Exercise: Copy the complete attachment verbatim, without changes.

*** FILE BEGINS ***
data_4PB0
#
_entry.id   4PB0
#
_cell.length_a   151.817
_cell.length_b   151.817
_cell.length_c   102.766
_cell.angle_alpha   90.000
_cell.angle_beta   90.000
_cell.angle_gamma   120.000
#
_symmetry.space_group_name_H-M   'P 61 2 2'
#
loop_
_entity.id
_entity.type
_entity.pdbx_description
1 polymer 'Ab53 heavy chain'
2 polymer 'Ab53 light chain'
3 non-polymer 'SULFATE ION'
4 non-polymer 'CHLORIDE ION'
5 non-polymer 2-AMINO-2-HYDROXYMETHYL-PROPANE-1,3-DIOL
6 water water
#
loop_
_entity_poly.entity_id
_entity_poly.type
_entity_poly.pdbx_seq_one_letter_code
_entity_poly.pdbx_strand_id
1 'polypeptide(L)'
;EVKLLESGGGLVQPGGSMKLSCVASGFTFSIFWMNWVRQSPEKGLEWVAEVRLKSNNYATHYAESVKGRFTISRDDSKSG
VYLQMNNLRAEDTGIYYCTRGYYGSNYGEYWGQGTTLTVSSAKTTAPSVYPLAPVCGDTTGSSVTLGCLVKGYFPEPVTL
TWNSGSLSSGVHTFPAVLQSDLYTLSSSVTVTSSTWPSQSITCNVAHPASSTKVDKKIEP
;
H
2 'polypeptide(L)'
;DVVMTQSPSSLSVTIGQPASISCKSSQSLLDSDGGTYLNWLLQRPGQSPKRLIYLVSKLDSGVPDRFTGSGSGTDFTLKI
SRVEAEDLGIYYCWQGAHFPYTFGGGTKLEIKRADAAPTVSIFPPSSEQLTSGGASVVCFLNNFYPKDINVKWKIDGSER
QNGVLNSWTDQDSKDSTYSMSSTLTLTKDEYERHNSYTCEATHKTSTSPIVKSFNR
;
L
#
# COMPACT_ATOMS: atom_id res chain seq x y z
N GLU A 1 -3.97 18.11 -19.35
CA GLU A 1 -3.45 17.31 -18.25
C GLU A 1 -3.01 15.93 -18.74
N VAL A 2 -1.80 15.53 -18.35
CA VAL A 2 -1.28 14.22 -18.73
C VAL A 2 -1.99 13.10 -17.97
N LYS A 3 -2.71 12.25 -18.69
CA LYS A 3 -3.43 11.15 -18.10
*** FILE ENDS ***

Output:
data_4PB0
#
_entry.id   4PB0
#
_cell.length_a   151.817
_cell.length_b   151.817
_cell.length_c   102.766
_cell.angle_alpha   90.000
_cell.angle_beta   90.000
_cell.angle_gamma   120.000
#
_symmetry.space_group_name_H-M   'P 61 2 2'
#
loop_
_entity.id
_entity.type
_entity.pdbx_description
1 polymer 'Ab53 heavy chain'
2 polymer 'Ab53 light chain'
3 non-polymer 'SULFATE ION'
4 non-polymer 'CHLORIDE ION'
5 non-polymer 2-AMINO-2-HYDROXYMETHYL-PROPANE-1,3-DIOL
6 water water
#
loop_
_entity_poly.entity_id
_entity_poly.type
_entity_poly.pdbx_seq_one_letter_code
_entity_poly.pdbx_strand_id
1 'polypeptide(L)'
;EVKLLESGGGLVQPGGSMKLSCVASGFTFSIFWMNWVRQSPEKGLEWVAEVRLKSNNYATHYAESVKGRFTISRDDSKSG
VYLQMNNLRAEDTGIYYCTRGYYGSNYGEYWGQGTTLTVSSAKTTAPSVYPLAPVCGDTTGSSVTLGCLVKGYFPEPVTL
TWNSGSLSSGVHTFPAVLQSDLYTLSSSVTVTSSTWPSQSITCNVAHPASSTKVDKKIEP
;
H
2 'polypeptide(L)'
;DVVMTQSPSSLSVTIGQPASISCKSSQSLLDSDGGTYLNWLLQRPGQSPKRLIYLVSKLDSGVPDRFTGSGSGTDFTLKI
SRVEAEDLGIYYCWQGAHFPYTFGGGTKLEIKRADAAPTVSIFPPSSEQLTSGGASVVCFLNNFYPKDINVKWKIDGSER
QNGVLNSWTDQDSKDSTYSMSSTLTLTKDEYERHNSYTCEATHKTSTSPIVKSFNR
;
L
#
# COMPACT_ATOMS: atom_id res chain seq x y z
N GLU A 1 -3.97 18.11 -19.35
CA GLU A 1 -3.45 17.31 -18.25
C GLU A 1 -3.01 15.93 -18.74
N VAL A 2 -1.80 15.53 -18.35
CA VAL A 2 -1.28 14.22 -18.73
C VAL A 2 -1.99 13.10 -17.97
N LYS A 3 -2.71 12.25 -18.69
CA LYS A 3 -3.43 11.15 -18.10